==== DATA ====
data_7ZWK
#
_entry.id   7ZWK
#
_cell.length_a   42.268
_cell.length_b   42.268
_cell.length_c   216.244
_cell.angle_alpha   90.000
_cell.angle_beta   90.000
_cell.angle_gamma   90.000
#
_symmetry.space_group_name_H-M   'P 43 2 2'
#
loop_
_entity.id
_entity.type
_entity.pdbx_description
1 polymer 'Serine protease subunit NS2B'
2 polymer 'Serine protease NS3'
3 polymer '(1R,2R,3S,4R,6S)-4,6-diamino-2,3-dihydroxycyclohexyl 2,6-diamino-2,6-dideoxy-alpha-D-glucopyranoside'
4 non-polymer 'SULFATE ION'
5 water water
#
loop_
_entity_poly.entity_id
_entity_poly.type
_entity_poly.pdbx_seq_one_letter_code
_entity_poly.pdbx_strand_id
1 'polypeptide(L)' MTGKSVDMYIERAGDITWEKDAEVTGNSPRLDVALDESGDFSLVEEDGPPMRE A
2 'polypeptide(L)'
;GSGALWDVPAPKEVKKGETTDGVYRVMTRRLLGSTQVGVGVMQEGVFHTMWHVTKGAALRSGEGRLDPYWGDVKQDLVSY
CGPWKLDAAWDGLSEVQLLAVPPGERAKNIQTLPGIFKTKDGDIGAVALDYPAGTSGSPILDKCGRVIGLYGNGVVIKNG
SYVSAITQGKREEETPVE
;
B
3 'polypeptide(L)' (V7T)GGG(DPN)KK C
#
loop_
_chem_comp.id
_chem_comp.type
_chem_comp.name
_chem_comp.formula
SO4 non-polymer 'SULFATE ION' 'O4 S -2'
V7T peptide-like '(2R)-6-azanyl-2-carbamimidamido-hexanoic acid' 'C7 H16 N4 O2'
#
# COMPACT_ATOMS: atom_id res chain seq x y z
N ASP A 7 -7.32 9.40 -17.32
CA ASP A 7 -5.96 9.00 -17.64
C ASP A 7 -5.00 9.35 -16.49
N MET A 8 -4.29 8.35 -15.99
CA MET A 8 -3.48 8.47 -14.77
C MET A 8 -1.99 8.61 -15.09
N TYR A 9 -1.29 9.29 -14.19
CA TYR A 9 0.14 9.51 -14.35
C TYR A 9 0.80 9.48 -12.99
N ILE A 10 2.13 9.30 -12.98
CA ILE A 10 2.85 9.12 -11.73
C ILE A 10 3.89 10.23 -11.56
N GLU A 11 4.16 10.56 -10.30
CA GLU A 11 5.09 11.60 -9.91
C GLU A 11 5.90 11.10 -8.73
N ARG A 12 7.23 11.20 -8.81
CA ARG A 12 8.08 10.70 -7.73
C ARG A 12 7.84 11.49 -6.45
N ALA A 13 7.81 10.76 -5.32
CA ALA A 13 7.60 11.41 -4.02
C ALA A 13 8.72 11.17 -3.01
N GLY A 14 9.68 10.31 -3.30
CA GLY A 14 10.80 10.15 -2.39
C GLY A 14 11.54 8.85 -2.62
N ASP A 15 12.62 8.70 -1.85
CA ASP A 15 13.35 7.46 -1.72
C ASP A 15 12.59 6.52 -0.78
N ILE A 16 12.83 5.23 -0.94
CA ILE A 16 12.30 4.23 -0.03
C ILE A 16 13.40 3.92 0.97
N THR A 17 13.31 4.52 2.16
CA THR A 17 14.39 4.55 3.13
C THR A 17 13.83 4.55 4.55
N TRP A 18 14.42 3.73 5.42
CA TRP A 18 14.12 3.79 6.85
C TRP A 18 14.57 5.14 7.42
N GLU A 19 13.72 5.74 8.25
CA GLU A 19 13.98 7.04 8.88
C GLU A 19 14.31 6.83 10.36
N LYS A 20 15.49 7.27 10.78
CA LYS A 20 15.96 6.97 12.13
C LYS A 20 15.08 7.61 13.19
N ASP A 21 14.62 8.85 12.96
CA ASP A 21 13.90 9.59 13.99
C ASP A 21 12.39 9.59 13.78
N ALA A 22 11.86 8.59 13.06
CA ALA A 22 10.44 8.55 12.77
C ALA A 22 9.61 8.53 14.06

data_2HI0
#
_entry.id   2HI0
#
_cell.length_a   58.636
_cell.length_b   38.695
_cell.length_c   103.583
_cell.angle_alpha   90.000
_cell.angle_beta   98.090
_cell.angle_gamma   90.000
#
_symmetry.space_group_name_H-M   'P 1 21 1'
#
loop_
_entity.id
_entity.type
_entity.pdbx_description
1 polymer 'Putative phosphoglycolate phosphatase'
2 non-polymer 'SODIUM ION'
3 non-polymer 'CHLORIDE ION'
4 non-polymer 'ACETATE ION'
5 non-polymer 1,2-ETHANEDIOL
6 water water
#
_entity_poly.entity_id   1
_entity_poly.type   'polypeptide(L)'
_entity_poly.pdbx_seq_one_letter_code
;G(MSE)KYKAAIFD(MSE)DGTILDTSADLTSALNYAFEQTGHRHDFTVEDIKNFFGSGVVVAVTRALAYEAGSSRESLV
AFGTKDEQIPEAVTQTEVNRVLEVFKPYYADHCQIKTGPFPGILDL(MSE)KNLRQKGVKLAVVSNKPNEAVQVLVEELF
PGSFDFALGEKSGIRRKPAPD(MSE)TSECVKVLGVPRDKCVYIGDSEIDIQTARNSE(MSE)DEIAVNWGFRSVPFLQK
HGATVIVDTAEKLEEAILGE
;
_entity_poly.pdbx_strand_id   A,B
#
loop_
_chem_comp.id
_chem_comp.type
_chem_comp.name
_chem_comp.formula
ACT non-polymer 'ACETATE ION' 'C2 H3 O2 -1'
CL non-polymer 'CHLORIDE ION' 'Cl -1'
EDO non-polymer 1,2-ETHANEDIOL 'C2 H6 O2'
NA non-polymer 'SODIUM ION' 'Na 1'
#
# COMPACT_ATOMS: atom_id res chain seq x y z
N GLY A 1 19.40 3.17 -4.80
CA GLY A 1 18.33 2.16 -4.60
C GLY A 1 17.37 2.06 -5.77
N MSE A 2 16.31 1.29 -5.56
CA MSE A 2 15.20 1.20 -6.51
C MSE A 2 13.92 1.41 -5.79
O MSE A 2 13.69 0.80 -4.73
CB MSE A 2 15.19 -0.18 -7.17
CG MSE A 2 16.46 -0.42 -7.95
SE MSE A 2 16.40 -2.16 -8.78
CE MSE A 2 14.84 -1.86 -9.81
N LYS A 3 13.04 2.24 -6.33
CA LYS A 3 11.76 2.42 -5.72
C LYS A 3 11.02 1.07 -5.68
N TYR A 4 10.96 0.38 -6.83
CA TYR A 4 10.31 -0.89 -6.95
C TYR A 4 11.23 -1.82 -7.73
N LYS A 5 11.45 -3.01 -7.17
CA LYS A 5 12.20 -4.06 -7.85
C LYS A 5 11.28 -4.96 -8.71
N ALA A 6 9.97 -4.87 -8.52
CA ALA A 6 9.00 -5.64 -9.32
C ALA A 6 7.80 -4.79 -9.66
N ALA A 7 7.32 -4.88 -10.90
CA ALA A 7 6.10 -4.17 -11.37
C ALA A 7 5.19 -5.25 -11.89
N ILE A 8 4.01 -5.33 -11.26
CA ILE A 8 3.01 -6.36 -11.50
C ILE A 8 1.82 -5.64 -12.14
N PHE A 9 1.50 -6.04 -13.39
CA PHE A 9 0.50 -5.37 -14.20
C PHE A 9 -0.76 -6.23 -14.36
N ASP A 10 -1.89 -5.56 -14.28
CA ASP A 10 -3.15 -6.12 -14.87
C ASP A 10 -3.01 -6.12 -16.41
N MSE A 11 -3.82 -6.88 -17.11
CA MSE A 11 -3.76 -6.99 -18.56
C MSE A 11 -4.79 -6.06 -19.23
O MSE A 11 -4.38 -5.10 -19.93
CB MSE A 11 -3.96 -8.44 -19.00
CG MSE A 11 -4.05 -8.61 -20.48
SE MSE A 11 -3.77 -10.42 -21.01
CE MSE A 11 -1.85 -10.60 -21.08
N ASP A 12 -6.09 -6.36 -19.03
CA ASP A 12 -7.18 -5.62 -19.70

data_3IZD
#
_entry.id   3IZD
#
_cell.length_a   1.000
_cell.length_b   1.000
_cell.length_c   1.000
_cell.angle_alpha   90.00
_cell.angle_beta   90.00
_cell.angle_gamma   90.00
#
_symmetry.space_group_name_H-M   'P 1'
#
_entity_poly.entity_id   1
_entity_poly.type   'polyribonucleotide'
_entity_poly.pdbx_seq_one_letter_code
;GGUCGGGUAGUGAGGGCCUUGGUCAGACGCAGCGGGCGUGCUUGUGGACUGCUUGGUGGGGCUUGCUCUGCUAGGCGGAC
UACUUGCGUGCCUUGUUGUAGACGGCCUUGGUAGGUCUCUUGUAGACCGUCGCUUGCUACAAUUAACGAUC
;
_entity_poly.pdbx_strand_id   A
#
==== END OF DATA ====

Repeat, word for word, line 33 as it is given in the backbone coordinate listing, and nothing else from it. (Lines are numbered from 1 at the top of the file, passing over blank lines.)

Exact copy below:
SYVSAITQGKREEETPVE